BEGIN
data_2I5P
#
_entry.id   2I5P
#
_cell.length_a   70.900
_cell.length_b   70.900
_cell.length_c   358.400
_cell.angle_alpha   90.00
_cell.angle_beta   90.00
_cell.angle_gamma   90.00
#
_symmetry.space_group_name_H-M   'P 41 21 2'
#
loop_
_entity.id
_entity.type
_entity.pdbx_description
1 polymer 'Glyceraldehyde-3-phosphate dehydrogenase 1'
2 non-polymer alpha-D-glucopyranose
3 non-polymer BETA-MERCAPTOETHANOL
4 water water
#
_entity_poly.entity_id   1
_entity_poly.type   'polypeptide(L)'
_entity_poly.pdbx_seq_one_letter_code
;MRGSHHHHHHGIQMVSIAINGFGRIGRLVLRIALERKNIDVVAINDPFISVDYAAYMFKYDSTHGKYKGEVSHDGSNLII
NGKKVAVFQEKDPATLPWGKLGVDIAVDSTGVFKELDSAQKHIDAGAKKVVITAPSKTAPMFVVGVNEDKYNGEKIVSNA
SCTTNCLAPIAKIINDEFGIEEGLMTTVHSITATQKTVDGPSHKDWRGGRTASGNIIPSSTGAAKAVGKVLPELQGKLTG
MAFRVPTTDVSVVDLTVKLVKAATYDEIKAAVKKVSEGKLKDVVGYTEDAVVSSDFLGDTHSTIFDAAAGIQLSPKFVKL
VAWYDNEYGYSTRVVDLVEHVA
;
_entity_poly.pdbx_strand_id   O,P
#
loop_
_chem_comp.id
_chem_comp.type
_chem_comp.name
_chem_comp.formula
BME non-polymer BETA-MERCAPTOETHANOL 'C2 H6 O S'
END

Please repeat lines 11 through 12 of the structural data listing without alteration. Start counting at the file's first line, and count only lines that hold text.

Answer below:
#
_symmetry.space_group_name_H-M   'P 41 21 2'